Five Important Lessons We Can Learn From Ketamine Commercialization

Today, patients can access Ketamine infusions and Ketamine Therapy. What can we learn from Ketamine commercialization? Here are five lessons.
Ketamine Infusion
Author: Marie Hasty, RN
By Marie Hasty, RN
June 3, 2022(Updated: June 16, 2022)

Ketamine has soared in popularity as the first psychedelic to be made therapeutically available in the United States. But throughout the commercialization process, the standards for ketamine treatment changed. Here are five lessons we can learn from ketamine commercialization. 

Since becoming widely available, ketamine has improved the quality of life for patients with depression, anxiety, PTSD, and more. It’s relatively safe, acts fast, and has sustained antidepressant effects. It could even help with neuroplasticity and forming new brain connections.[1] 

But ketamine’s journey from research to commercialization has taken some interesting detours. From highly controlled clinical trials to outpatient infusion centers, we’ve watched the mode of delivery change drastically. Here’s a brief synopsis of ketamine history, research, and commercialization. 

Follow your Curiosity

Sign up to receive our free psychedelic courses, 45 page eBook, and special offers delivered to your inbox.

The Ketamine Story

In the ‘60s, ketamine came on the scene as a tool for surgery and critical care. Its ability to anesthetize patients without suppressing breathing or heart rate made it a relatively safe drug. It was especially appealing among other surgical drugs at the time because it was inexpensive and easy to administer.[2]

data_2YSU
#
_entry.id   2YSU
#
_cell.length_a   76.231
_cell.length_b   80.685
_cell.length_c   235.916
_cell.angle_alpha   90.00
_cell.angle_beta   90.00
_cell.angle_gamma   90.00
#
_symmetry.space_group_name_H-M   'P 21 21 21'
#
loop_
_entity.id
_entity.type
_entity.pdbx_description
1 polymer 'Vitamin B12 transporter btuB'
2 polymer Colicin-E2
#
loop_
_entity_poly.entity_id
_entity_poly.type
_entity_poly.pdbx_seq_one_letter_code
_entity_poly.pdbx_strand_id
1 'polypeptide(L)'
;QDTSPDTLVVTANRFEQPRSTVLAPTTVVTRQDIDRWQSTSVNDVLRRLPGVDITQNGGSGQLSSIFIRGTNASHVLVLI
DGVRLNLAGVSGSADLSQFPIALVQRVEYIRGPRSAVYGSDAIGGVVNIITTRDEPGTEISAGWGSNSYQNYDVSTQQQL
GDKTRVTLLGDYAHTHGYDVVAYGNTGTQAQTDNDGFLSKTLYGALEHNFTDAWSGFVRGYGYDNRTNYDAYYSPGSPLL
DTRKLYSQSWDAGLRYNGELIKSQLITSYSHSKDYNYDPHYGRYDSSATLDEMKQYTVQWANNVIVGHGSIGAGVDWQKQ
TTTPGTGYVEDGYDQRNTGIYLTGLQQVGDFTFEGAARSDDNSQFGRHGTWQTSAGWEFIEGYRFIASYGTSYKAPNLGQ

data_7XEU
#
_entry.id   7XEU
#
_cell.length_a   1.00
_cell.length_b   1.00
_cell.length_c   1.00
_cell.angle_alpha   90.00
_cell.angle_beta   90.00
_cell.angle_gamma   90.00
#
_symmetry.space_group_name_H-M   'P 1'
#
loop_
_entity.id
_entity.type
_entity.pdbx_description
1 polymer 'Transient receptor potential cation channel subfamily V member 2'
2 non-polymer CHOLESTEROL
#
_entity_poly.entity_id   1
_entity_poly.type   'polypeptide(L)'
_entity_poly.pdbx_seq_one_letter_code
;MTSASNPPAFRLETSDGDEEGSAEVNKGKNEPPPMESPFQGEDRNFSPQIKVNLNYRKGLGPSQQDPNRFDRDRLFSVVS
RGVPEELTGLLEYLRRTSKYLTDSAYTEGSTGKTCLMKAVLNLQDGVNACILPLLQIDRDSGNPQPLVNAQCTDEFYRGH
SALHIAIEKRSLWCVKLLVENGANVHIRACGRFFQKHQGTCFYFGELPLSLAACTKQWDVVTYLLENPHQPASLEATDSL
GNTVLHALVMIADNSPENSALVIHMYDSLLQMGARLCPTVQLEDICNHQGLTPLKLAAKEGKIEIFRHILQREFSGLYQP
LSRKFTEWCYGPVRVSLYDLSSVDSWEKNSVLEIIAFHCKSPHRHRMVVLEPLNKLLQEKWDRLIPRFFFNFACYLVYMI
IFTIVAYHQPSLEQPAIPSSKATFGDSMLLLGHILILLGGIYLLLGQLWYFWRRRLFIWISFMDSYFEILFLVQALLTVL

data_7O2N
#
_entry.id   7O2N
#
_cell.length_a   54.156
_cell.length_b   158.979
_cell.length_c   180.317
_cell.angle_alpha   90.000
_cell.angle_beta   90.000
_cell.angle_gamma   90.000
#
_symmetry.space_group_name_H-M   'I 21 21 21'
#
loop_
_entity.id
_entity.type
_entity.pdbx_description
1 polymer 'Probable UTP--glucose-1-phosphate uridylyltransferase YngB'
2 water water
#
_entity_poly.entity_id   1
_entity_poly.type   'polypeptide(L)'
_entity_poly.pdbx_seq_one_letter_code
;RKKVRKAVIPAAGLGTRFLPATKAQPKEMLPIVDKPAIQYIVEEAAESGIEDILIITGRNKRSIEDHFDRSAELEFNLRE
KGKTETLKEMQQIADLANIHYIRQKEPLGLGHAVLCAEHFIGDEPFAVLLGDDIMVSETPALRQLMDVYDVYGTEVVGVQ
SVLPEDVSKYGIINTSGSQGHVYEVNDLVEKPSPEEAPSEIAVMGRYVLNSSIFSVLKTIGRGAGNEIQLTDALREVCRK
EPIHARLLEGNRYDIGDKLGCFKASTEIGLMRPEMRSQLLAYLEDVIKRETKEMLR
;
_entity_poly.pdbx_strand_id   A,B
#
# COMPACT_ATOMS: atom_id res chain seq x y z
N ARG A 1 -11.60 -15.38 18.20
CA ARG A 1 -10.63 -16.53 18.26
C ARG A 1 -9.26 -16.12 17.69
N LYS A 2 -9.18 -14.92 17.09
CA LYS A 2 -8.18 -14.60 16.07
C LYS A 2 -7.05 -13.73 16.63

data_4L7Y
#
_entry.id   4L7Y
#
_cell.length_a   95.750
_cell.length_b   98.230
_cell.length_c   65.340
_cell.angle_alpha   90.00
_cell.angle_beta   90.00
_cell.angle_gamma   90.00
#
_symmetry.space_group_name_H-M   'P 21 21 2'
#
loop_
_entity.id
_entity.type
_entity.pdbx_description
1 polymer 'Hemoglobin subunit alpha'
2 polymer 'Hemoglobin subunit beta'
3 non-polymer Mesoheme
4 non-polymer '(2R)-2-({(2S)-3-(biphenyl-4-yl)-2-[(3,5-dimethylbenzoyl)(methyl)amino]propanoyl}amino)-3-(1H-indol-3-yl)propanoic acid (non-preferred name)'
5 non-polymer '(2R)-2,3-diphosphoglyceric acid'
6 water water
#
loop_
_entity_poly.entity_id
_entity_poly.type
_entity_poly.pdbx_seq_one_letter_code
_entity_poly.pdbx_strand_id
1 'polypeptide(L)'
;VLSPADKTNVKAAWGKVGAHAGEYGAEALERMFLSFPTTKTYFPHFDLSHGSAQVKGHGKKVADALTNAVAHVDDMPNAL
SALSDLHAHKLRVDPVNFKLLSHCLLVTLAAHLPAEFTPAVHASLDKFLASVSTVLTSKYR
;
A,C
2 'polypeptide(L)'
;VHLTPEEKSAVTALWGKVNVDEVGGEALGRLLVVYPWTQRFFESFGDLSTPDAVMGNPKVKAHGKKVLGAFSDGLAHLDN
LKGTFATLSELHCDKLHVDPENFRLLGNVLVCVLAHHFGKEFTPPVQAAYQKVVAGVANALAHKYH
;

Ketamine’s uses quickly evolved beyond anesthesia. It’s also a useful pain reliever for acute injuries, like burns, and operative and post-operative pain. Chronic pain is also responsive to ketamine, like migraines, fibromyalgia, and phantom limb pain.[2]

This ability to quickly treat pain made ketamine an essential tool in military operations. In the ‘70s, it was used as an anesthetic during the Vietnam war. It alleviated injury pain from combat and was an excellent medication because of its easy administration and portability.[3] 

During this time, ketamine also started appealing to a broader recreational audience. “Special K” gained popularity in the ‘70s and ‘80s for its hallucinogenic effects. But it also could quickly cause dissociation, which made it a dangerous date rape drug. Its use spread from the west coast, making it a well-known substance used for partying and raves.[2, 4] 

In 1999, the United States Drug Enforcement Agency made ketamine a Class III controlled substance.[5] Ketamine’s clinical and illicit uses declined. 

Ketamine has also been used in animals, like other medications with good clinical safety and efficacy in humans. This is most likely how it became known as a horse tranquilizer among the general public. It’s used today as an effective immobilizer for horses needing treatment or veterinary assessment.[6]

Ketamine’s antidepressant effects weren’t researched until 2000, when it was found to help patients who were recently prescribed antidepressants.[7] While SSRIs may take weeks to relieve depression, ketamine works much more quickly. 

More studies have followed, with ketamine applied to other mental health diagnoses like anxiety, substance addiction, and PTSD. Much of this research focused on ketamine in the setting of therapy or ketamine-assisted psychotherapy (KAP). The process went as follows: